CHW (1 yr) 145 550 463 75 125 25 8 5 56 6 63 56 .270 .360 .391 .751
Provided by Baseball-Reference.com: View Original Table
Generated 8/31/2013.

August 19 – Happy Birthday Bobby Richardson

Those of us who are old enough to have been Yankee fans back in 1961, remember today’s birthday celebrant fondly.  Bobby Richardson was born on today’s date in 1935, in Sumter, SC. He was the lead-off man and starting second baseman for one of the great teams and most impressive starting infields in Pinstripe history. He combined with first baseman Moose Skowren, shortstop Tony Kubek and the late Clete Boyer at the hot corner to provide New York’s pitching staff with an outstanding first line of defense. The seven-time All-Star and five-time Gold Glove winner had a productive bat as well. He reached the .300 mark twice during his twelve-year career, led the league in hits with 209 in 1962 and drove in a record 12 RBIs in a losing effort against Pittsburgh, during the 1960 World Series. His only weakness was his inability to draw more walks as a lead-off man. In 1961, for example, Richardson drew just 30 base-on-balls in over 700 plate appearances. How many more RBI’s would his teammates Mantle and Maris have had that year if Bobby wasn’t such a free swinger?

Richardson retired from the Yankees in 1966, just 31 years-old at the time. He became a successful college baseball coach at the University of South Carolina and ran for Congress in the mid seventies. Always a deeply religious man, younger Yankee fans were introduced to Bobby when he officiated at teammate Mickey Mantle’s funeral.

Richardson shares his birthday with this former Yankee pitcher, who afterwards became the Yankee scout who signed Ron Guidry.

Year Tm G PA AB R H 2B 3B HR RBI SB BB SO BA OBP SLG OPS
1955 NYY 11 29 26 2 4 0 0 0 3 1 2 0 .154 .214 .154 .368
1956 NYY 5 7 7 1 1 0 0 0 0 0 0 1 .143 .143 .143 .286
1957 NYY 97 320 305 36 78 11 1 0 19 1 9 26 .256 .274 .298 .573
1958 NYY 73 195 182 18 45 6 2 0 14 1 8 5 .247 .276 .302 .578
1959 NYY 134 507 469 53 141 18 6 2 33 5 26 20 .301 .335 .377 .713
1960 NYY 150 507 460 45 116 12 3 1 26 6 35 19 .252 .303 .298 .601
1961 NYY 162 704 662 80 173 17 5 3 49 9 30 23 .261 .295 .316 .610
1962 NYY 161 754 692 99 209 38 5 8 59 11 37 24 .302 .337 .406 .743
1963 NYY 151 668 630 72 167 20 6 3 48 15 25 22 .265 .294 .330 .624
1964 NYY 159 728 679 90 181 25 4 4 50 11 28 36 .267 .294 .333 .626
1965 NYY 160 713 664 76 164 28 2 6 47 7 37 39 .247 .287 .322 .609
1966 NYY 149 648 610 71 153 21 3 7 42 6 25 28 .251 .280 .330 .610
12 Yrs 1412 5780 5386 643 1432 196 37 34 390 73 262 243 .266 .299 .335 .634
Provided by Baseball-Reference.com: View Original Table
Generated 8/19/2013.

May 6 – Happy Birthday Lute Boone

There have been 29 starting second basemen in Yankee franchise history. The current one, Robinson Cano has a chance to go down in history as the greatest Yankee second sacker of all time. That honor now belongs to the Hall of Famer, Tony Lazzeri, who started at second base for New York for twelve seasons. One of my favorites, Willie Randolph holds the record for most seasons starting at second base for the Yankees with thirteen. This is the ninth season Cano has started at that position for New York putting him one behind Bobby Richardson, who played there for nine seasons in the Bronx. The first second baseman in franchise history was a guy named Jimmy Williams, who held the job for seven straight seasons, until 1907. Today’s Pinstripe Birthday celebrant, Lute Boone was the starting second baseman for New York in 1914 and ’15.  He was a horrible big league hitter, averaging  just .209 during his four seasons in the Big Apple. He had much better success hitting in the American Association. That’s where he ended up after his big league career ended for good in 1918. He kept playing in that league until he was 40 years old and then he became an owner and player manager of his own minor league team.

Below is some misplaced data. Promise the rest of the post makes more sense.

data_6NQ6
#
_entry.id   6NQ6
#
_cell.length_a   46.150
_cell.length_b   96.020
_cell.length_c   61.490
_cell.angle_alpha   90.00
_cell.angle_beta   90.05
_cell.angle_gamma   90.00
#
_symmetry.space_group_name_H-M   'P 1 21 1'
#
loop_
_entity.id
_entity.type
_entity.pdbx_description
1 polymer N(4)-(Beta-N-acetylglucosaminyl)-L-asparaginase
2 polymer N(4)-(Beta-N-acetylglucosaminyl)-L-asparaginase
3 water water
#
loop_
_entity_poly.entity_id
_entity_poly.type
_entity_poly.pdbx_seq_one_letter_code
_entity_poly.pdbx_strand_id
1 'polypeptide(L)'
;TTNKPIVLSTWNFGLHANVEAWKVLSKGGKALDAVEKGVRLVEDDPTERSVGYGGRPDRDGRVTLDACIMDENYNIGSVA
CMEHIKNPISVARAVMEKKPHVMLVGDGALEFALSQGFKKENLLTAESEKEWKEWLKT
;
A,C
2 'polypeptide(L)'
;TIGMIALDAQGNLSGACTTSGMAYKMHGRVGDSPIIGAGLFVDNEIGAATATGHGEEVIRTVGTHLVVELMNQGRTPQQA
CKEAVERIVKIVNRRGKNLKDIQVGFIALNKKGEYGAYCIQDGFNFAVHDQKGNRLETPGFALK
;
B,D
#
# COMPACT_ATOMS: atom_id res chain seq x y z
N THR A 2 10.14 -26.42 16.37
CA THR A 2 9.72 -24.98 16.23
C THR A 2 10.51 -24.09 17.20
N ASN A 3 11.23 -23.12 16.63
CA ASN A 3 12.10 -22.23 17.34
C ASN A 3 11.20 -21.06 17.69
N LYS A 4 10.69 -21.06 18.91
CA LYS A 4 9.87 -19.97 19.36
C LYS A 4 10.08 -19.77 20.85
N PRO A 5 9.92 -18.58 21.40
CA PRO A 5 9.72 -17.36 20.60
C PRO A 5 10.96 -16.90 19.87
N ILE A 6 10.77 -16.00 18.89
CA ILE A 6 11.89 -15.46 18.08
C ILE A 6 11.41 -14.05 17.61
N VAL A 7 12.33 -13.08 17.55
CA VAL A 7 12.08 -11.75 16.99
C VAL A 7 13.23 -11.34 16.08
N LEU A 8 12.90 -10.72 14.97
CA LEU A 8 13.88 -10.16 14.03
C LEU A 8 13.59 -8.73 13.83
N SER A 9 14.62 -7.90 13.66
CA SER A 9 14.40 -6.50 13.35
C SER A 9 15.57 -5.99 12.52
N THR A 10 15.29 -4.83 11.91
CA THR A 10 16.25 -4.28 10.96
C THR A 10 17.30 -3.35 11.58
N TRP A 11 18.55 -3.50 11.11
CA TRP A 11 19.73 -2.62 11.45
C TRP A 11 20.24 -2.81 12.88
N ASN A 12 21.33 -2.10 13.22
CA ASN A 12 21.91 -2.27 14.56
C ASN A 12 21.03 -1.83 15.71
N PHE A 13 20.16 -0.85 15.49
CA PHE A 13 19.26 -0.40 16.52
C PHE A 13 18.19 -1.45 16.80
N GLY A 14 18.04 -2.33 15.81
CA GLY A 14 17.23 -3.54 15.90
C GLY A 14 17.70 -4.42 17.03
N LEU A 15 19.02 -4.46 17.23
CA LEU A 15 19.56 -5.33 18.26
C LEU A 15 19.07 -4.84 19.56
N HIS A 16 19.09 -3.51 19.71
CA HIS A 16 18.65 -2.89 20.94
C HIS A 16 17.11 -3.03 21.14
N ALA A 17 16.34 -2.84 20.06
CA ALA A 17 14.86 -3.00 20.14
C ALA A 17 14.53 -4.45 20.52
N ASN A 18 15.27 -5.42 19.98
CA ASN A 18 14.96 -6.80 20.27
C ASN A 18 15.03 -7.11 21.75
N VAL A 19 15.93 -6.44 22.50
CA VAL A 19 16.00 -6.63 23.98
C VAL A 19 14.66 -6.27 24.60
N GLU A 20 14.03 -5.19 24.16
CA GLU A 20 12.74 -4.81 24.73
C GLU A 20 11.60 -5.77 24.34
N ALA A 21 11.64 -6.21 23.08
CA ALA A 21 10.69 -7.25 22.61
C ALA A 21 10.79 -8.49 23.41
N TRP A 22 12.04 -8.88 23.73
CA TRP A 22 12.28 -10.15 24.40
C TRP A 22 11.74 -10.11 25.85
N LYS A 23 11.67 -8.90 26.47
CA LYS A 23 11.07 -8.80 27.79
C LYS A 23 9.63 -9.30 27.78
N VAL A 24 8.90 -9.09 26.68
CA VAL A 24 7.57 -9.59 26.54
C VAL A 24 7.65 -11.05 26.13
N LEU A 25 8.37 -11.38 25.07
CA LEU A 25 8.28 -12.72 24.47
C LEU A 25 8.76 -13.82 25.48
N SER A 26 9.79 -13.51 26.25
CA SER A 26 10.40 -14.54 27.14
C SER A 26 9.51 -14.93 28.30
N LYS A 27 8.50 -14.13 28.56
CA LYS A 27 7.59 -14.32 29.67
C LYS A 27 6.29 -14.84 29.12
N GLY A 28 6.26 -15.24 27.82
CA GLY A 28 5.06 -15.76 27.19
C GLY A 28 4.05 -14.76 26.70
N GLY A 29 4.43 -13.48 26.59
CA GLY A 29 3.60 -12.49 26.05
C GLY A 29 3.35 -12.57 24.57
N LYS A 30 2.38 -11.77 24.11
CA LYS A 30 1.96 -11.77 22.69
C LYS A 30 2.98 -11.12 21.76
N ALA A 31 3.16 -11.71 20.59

Here’s a look at some key stats of my picks for the top five second basemen in Yankee franchise history:

Player                      Yrs Starting      G       H      R       HR    RBI       AVE    Rings
Tony Lazzeri              12                1659   1784  952   169   1154   .293     5
Willie Randolph          13                1694   1731  1027    48   549   .275     2
Robinson Cano           8+               1244  1499   738   185   735    .309      1
Joe Gordon                 7                 1000  1000   596   153   975    .271      4
Bobby Richardson       9                  1412  1432   643     34    390   .266      1

Lute Boone shares his May 6th birthday with this former Yankee reliever.

Year Tm G PA AB R H 2B 3B HR RBI SB CS BB SO BA OBP SLG OPS
1913 NYY 6 15 12 3 4 0 0 0 1 0 3 1 .333 .467 .333 .800